Algerian resident doctors – those studying/working to become specialist doctors – have been striking, protesting and carrying out sit-ins for almost four months now.
Their demands are naturally specific to the medical sector, among which is the abrogation of the obligatory aspect of the “service civil” – a mandatory period of time where newly graduated specialist doctors are assigned to work in rural areas of the country. This is a scheme that was designed by the state to ensure a wider coverage of health institutions across the country and that the “free health” policy is adequately fulfilled.
While this sounds reasonable, graduate doctors should give back to their people and their country after benefiting from free education and training by contributing to implementing the state’s health policy, the system simply doesn’t work. Worth noting that such a scheme has been established soon after independence, where wider health coverage was urgently needed. The scheme has not been reviewed since, however. In practice, for example, doctors assigned to rural areas often find themselves having to redirect local patients to larger cities due to a lack of resources.
Whether one agrees with the medical residents stance or not is not really the point. The more pressing question is (again) why aren’t we ready to rethink a system that clearly isn’t working neither for patients nor those who treat them? Civil society representatives, such as the association of patients, are in effect supporting these protests. Why is the state refusing to implicate those concerned (doctors, patients, etc.) in a genuine open and transparent debate that could lead to an improved experience for all?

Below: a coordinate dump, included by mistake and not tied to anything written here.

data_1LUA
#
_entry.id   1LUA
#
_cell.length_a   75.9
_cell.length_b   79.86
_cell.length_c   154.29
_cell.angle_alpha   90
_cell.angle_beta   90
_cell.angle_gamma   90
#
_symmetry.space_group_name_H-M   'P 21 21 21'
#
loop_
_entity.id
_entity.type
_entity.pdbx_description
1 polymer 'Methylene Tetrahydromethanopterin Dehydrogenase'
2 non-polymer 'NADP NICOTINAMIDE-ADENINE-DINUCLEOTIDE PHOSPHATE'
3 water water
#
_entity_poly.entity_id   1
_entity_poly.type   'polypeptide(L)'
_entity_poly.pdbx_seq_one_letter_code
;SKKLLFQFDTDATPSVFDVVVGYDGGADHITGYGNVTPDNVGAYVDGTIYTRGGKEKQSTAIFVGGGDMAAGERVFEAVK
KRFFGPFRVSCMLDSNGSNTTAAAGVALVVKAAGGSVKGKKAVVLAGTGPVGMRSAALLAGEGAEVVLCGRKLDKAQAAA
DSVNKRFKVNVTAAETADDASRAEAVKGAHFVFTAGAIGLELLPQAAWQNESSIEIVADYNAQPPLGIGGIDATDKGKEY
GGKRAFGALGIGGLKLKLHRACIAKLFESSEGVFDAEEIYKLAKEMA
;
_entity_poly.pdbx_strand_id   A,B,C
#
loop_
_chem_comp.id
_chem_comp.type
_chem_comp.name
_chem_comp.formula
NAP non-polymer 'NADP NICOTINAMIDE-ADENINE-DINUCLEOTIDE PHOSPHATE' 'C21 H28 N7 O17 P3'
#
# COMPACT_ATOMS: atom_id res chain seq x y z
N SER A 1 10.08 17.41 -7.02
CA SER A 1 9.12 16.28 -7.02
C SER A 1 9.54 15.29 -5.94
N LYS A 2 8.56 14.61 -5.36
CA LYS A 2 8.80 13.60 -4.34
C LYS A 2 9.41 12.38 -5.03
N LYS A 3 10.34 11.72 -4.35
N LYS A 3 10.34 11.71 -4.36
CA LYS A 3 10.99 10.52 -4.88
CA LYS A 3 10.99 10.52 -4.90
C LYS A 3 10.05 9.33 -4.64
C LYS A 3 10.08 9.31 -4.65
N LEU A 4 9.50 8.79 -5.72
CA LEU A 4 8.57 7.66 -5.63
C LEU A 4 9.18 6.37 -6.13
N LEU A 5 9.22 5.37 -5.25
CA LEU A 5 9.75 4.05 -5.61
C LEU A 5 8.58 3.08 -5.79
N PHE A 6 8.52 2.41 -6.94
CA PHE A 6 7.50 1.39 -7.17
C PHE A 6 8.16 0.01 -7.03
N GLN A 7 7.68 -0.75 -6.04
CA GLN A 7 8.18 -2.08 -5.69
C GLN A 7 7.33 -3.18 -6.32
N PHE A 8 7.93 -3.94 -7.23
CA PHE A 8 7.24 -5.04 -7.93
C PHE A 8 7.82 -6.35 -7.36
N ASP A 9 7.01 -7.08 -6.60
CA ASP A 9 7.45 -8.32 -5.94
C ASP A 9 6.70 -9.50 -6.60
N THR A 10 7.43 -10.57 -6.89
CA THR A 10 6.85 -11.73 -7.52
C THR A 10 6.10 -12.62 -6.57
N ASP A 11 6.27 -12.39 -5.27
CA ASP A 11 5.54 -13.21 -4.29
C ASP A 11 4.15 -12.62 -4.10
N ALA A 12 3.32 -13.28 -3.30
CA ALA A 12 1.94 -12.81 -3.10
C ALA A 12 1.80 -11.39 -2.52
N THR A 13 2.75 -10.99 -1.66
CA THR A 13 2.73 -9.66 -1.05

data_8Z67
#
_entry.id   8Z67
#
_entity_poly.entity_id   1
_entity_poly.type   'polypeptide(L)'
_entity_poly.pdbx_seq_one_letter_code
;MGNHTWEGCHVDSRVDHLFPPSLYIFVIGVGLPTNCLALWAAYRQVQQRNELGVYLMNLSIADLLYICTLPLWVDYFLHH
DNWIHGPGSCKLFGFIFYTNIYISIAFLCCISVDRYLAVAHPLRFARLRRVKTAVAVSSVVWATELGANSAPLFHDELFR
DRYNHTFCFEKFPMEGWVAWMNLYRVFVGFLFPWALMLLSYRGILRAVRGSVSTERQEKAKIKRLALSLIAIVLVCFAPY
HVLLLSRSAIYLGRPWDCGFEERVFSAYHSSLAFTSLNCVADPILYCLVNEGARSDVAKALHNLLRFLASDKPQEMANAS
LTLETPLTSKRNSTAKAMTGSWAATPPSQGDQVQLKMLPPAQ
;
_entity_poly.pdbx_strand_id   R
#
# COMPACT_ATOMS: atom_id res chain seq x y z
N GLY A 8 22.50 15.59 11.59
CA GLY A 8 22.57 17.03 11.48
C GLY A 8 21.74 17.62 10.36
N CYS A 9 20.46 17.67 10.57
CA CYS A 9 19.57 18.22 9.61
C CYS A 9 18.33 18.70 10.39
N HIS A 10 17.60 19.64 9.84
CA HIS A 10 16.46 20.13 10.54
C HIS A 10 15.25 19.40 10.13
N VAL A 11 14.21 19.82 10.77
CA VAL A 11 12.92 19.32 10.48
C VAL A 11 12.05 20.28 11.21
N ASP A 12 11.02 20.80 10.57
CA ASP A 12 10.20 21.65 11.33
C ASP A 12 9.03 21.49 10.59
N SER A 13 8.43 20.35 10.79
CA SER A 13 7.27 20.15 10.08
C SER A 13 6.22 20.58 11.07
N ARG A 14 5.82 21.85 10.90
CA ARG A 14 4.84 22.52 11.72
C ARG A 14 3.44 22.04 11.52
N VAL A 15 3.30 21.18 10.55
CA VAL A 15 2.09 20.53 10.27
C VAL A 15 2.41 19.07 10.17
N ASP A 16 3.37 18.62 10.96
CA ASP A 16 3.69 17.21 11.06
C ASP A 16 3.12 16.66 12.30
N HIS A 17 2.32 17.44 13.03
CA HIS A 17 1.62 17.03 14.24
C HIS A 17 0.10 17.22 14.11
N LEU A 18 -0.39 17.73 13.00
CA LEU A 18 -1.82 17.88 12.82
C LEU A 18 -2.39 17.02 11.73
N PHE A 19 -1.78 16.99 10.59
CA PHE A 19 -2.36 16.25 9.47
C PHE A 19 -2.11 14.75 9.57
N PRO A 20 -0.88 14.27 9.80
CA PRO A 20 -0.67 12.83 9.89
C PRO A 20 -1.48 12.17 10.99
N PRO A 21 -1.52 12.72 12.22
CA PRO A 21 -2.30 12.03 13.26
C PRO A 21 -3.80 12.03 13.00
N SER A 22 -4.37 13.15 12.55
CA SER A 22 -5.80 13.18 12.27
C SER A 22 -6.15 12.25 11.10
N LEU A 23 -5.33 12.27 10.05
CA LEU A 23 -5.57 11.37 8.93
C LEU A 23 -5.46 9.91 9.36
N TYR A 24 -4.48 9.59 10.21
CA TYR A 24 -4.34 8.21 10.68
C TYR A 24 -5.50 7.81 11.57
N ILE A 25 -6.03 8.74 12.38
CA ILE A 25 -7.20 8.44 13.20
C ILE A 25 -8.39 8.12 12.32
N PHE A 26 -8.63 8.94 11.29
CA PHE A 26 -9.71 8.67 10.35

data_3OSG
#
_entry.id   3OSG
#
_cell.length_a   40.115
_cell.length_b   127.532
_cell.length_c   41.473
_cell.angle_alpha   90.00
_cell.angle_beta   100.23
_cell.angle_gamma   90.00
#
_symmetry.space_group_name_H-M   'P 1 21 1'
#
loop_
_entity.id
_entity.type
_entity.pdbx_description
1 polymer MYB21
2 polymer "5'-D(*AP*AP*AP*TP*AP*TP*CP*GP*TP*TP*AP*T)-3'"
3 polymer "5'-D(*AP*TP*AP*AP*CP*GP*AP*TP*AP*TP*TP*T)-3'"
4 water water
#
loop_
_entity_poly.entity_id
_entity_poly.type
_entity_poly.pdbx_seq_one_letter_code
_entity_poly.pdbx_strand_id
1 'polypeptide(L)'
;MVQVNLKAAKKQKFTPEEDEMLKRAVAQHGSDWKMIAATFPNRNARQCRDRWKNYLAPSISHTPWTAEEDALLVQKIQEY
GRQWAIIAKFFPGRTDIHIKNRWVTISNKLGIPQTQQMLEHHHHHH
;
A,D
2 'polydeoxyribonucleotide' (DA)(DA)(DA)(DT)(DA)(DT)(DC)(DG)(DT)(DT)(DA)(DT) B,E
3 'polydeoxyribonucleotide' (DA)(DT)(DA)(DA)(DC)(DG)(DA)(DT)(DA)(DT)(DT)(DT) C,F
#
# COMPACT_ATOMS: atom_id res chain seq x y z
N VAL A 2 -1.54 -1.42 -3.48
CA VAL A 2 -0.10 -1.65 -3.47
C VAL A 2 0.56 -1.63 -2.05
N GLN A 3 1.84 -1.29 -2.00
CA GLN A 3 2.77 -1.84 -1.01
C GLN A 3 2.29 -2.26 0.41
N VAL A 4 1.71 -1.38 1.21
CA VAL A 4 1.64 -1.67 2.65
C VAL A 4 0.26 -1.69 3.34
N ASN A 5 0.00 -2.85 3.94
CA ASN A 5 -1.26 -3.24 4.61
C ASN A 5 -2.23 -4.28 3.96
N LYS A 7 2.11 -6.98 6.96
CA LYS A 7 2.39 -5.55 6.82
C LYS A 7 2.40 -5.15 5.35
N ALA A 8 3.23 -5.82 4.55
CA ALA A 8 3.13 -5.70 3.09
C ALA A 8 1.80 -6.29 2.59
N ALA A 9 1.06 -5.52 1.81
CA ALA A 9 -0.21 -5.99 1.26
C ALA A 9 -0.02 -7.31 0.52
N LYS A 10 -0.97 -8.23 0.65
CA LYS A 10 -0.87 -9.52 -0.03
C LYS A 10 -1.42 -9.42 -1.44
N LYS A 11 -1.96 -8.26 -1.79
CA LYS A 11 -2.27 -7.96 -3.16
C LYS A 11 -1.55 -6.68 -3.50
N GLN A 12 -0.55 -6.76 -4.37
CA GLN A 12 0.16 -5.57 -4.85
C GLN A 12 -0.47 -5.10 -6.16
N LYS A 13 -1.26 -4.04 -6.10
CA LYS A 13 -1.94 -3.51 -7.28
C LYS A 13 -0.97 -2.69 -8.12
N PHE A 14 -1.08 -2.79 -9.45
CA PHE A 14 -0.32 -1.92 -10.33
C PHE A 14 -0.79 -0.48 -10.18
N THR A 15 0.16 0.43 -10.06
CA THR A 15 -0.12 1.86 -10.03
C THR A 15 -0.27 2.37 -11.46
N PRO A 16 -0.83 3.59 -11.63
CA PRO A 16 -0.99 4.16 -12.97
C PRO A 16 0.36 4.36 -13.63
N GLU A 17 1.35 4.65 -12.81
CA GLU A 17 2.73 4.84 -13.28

The answer is simple, that’s how the Algerian regime runs the country. But through their protests, resident doctors are working towards forcing such a debate, and only if/when they succeed, would prospects for true reforms of such a system take place. We are indeed in dire need for open discussions about many, if not all, “systems/policies” that are currently in place.
That is what the doctors – and other similar movements – could do for us. They can change attitudes and open up paths towards realising the necessity of involving all those concerned in debating, rethinking and revising broken systems that impact our lives and those of generations to come. Our regime has always preferred to work in isolation, perhaps as a way of avoiding tackling real issues. But this approach is no longer sustainable. We need to go beyond superficial consultations, such as those recently called for by the president, those are not true debates, and if we continue to speak up for our rights, they will be overridden. But that’s another story, for another post… To succeed in pressurising an occult regime to open debates that are inclusive of all those concerned for the benefit of all will indeed be truly revolutionary in post independence Algeria, and if the regime is not willing to do so, then there is no place for it in Algeria’s future.
And while we are on the subject, national and international media stances on Algeria’s position in relation to the so called revolutionary vibes that are sweeping over our region are mostly inadequate. Algerians are not behind. They have been there before, and they have been here all along. We have been through both peaceful and violent protests in the 80s and 90s, successfully bringing down a one-party system, only to consequently get trapped in a “post democratic change” reemergence of a repressive regime. We Algerians are now at a new stage in a continuous revolution – and revolution is a continuous process – a stage where we need to “think”, seriously and thoroughly, about defining and building our future. Revolutions do not necessarily equal bloody conflicts, and we Algerians urgently need to learn to make this distinction.